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Queens Chronicle

No means no!

Korean-American group protests sexual violence

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Posted: Thursday, April 17, 2014 10:30 am | Updated: 11:01 am, Thu Apr 24, 2014.

Long considered taboo throughout much of the city’s Asian population, acknowledgment of the existence of domestic violence and sexual assault is gradually becoming acceptable, as evidenced by the Korean American Family Service Center’s First Annual Rally Against Sexual Assault on the steps of Queens Borough Hall last Friday evening, with several dignitaries and hundreds of young people on hand.

The event, held to coincide with National Crime Victims’ Rights Week, was spearheaded by the KAFSC’s Youth Community Project Team.

The rally also marked the 25th year of the establishment of KAFSC, an organization dedicated to providing a wide range of services for victims of violence and their families.

Brandishing banners proclaiming, “Break the Silence End the Violence,” “No Means No” and other similarly empowering slogans, those in attendance were on hand to show support for a violence-free society.

According to Grace Yoon, KAFSC’s executive director, there is a need to fight against sexual assault in all communities, most especially those with large Asian populations.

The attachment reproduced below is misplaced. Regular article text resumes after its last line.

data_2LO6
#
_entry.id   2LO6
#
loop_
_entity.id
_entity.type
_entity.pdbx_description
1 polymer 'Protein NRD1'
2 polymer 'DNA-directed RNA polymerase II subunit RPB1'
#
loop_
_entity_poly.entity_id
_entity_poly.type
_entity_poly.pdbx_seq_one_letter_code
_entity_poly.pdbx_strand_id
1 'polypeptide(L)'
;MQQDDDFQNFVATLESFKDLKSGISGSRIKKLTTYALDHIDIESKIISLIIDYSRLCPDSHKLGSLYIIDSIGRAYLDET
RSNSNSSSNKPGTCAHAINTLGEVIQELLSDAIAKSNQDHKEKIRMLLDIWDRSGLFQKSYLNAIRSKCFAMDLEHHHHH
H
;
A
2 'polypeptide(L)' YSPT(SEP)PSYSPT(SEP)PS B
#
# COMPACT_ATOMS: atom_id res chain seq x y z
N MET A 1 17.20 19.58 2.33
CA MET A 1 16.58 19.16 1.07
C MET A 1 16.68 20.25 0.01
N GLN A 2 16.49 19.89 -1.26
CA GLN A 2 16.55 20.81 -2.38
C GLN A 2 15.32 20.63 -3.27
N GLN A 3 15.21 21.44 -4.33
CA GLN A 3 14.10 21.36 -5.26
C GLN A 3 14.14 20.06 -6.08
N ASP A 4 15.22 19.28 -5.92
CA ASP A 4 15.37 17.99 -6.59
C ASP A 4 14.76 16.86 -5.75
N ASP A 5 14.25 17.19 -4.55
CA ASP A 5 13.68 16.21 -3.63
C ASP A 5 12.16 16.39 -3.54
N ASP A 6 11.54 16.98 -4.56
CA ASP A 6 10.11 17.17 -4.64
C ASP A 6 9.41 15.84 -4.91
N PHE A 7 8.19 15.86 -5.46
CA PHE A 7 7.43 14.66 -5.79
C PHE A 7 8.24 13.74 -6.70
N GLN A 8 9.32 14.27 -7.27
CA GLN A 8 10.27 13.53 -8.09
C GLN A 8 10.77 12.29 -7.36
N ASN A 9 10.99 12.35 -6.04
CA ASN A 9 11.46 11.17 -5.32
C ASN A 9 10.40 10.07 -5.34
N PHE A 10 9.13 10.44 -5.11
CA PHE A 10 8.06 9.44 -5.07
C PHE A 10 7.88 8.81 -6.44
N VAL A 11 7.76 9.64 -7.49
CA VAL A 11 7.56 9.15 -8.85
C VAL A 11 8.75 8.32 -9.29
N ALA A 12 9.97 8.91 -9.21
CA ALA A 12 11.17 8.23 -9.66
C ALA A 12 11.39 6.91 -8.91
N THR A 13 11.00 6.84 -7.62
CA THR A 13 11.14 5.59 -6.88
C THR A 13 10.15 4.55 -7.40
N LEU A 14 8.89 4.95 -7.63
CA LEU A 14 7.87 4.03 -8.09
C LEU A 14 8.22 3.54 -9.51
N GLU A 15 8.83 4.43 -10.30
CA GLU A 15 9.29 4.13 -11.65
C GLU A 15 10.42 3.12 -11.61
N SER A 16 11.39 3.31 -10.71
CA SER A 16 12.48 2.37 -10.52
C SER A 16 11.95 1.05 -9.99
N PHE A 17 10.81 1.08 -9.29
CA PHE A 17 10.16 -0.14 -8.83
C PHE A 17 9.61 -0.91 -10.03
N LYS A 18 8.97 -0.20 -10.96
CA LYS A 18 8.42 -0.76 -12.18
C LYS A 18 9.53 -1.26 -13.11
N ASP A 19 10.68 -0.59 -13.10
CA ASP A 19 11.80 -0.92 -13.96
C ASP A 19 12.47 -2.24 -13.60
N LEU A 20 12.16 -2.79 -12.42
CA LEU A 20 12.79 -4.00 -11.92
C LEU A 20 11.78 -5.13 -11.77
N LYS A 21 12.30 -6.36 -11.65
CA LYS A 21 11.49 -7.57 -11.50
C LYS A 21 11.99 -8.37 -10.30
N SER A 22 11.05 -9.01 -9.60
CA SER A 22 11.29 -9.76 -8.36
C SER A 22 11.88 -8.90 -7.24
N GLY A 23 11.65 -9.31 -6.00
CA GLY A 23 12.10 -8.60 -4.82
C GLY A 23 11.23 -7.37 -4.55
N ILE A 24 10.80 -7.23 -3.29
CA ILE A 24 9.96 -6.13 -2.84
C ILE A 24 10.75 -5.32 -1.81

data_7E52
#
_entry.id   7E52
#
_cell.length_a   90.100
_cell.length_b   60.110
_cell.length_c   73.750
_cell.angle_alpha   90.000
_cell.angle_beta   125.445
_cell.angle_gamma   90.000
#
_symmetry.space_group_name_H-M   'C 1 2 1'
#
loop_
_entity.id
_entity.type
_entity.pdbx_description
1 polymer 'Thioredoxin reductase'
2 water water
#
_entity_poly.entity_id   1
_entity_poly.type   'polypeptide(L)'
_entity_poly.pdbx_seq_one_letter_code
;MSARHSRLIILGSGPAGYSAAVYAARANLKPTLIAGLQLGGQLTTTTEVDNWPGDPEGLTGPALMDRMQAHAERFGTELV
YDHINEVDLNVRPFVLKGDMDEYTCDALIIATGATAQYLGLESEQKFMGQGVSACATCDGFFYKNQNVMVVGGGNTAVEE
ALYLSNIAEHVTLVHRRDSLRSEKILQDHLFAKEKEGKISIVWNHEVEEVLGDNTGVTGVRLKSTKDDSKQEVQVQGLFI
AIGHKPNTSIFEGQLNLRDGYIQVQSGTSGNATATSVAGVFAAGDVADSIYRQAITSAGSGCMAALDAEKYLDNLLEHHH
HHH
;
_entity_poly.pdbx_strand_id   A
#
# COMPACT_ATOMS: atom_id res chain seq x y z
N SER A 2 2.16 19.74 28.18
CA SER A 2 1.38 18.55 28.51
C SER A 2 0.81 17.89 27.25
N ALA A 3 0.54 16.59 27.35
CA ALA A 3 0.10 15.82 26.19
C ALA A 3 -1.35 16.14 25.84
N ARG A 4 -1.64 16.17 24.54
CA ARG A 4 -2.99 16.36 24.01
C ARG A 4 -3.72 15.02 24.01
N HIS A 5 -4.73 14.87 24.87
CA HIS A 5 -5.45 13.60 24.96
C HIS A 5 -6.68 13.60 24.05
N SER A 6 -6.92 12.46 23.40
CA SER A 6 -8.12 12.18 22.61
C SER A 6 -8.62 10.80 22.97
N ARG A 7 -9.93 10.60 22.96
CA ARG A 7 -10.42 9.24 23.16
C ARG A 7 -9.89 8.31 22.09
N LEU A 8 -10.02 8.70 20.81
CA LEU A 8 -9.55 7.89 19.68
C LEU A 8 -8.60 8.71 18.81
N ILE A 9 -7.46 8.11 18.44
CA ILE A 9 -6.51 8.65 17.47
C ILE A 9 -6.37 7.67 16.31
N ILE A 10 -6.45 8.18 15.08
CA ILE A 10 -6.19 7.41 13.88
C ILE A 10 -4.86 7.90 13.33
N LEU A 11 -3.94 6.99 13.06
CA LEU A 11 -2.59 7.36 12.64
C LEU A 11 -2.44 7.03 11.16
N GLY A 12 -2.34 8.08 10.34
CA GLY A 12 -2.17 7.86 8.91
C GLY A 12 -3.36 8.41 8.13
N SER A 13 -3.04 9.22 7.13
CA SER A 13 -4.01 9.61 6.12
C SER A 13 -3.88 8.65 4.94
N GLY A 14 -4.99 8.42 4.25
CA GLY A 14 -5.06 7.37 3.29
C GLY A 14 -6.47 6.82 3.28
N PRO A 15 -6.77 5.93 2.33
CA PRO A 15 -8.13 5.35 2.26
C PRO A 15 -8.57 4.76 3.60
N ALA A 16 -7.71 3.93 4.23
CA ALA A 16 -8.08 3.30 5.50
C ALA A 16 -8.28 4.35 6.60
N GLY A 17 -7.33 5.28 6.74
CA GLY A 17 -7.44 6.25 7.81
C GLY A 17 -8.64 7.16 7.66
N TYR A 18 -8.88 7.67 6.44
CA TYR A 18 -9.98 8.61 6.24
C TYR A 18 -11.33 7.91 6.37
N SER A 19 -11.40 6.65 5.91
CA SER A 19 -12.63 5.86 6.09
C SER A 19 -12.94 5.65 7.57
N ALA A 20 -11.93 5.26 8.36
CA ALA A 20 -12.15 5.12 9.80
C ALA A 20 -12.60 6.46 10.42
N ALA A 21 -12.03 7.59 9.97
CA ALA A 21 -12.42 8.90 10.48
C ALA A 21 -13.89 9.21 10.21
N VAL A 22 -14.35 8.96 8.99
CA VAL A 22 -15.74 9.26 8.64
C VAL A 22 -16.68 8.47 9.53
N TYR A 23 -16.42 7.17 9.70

Among the elected officials offering words of encouragement was Assemblyman Ed Braunstein (D-Bayside), who said, “It’s necessary we get out there and raise awareness.” Addressing the crowd, he added, “You will improve women’s lives.”

Surveying the gathering, state Sen. Toby Stavisky (D-Flushing) picked up on one of the banners when she said, “No means no! This is a message we want to send to young people so they can grow up in a society where people are treated with respect.

“Violence is a particular problem in Asian-American communities. It is a problem throughout the borough. We have to end the violence against everybody.”

Councilman Rory Lancman (D-Fresh Meadows) agreed, adding, “The issue of domestic violence and sexual violence touches every community in this city. I’m happy to do anything I can.”

Several Asian-American public figures lent their voices to the effort.

Conceding that “this is something we don’t usually talk about,” Councilman Peter Koo (D-Flushing) said, “This is a really important issue.”

To that, former Councilman and City Comptroller John Liu added, “There is too much silence. We have to break the cycle.”

And Assemblyman Ron Kim (D-Flushing)said, “It’s important we express our voice as a community. At the state level, we continue to fight for women’s equality and continue to collaborate with KAFSC.”

A social worker at KAFSC, Saenam Kim, said such rallies are “especially important in the context of Korean society where awareness is not widely discussed. It is important within the community for people to feel comfortable talking about it.”

Bob Piao, 16, of Fresh Meadows attended because “we want to tell everyone in the world” about the problem. “We need everybody’s help to stop it. We are here to raise awareness.”

Another 16-year-old from Fresh Meadows, Jean Park, said, “So many people don’t hear enough about these problems. Victims don’t usually tell anyone.”

Two officers of YCPT, Brittney Kil and Paul Lee, served as co-emcees of the event.

A 24-hour hotline is available at (718) 460-3800 for anyone who needs to speak with someone concerning domestic violence or sexual assault.

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